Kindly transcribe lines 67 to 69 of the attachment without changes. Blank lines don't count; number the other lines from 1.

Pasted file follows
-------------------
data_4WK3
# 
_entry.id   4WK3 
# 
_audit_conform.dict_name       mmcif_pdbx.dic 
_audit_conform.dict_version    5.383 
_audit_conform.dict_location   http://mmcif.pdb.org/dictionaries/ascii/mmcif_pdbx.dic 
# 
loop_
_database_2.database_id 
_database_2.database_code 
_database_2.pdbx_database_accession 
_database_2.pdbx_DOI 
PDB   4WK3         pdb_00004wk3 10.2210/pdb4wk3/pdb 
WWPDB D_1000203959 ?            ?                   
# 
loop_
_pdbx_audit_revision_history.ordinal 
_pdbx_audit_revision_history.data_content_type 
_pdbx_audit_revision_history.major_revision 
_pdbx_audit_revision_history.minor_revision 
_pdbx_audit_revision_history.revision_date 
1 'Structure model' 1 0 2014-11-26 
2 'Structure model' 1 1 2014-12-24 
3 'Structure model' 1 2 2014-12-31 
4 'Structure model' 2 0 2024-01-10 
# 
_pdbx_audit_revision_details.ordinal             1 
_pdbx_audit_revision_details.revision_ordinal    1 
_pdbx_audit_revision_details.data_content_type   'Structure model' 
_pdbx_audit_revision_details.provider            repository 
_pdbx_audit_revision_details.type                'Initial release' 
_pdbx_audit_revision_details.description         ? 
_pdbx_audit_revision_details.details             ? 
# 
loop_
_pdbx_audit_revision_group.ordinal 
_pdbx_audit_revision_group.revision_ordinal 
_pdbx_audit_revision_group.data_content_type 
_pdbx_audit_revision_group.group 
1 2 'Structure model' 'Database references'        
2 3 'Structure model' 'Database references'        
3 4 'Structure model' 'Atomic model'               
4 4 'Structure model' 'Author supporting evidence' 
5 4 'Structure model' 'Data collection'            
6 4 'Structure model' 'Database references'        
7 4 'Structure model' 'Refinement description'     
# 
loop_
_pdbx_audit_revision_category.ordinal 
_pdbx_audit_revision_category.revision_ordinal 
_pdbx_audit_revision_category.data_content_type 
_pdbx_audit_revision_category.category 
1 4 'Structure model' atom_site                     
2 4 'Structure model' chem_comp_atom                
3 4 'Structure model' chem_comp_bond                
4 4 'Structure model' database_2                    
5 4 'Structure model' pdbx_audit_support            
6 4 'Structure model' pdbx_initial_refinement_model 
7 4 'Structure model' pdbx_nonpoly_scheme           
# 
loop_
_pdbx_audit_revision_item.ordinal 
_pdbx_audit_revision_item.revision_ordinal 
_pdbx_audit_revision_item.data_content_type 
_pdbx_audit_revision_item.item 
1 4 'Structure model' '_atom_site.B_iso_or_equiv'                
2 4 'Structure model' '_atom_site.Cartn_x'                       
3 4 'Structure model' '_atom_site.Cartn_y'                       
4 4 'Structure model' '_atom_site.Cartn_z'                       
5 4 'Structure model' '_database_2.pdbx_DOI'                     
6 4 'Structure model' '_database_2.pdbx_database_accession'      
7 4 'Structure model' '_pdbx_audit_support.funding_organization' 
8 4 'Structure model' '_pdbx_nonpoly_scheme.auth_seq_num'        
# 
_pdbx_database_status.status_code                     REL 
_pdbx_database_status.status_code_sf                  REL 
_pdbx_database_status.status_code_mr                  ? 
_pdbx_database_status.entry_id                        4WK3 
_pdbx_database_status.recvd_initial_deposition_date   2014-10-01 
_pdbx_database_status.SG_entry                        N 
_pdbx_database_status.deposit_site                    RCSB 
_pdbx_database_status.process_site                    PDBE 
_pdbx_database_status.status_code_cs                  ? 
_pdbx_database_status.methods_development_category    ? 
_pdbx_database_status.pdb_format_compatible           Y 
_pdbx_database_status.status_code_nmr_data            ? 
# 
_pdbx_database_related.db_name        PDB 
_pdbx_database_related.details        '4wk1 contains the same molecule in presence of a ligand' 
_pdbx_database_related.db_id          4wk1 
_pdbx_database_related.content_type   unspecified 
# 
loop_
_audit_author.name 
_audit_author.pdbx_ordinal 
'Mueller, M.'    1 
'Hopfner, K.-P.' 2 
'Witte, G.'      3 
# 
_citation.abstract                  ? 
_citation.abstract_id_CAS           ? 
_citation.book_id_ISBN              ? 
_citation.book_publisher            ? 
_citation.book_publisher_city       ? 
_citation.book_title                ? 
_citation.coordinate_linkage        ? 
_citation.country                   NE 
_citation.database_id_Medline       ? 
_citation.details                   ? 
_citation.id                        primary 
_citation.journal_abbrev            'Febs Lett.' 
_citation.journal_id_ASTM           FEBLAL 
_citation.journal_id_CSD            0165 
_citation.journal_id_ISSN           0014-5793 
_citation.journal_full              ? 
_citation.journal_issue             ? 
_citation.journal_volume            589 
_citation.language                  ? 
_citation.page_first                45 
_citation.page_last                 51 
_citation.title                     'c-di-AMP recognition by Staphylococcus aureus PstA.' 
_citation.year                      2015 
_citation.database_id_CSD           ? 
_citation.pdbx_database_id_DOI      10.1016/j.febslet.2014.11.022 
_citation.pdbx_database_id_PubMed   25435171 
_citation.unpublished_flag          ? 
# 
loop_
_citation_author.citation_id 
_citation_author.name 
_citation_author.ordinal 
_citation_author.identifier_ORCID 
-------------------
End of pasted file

1 4 'Structure model' '_atom_site.B_iso_or_equiv'                
2 4 'Structure model' '_atom_site.Cartn_x'                       
3 4 'Structure model' '_atom_site.Cartn_y'                       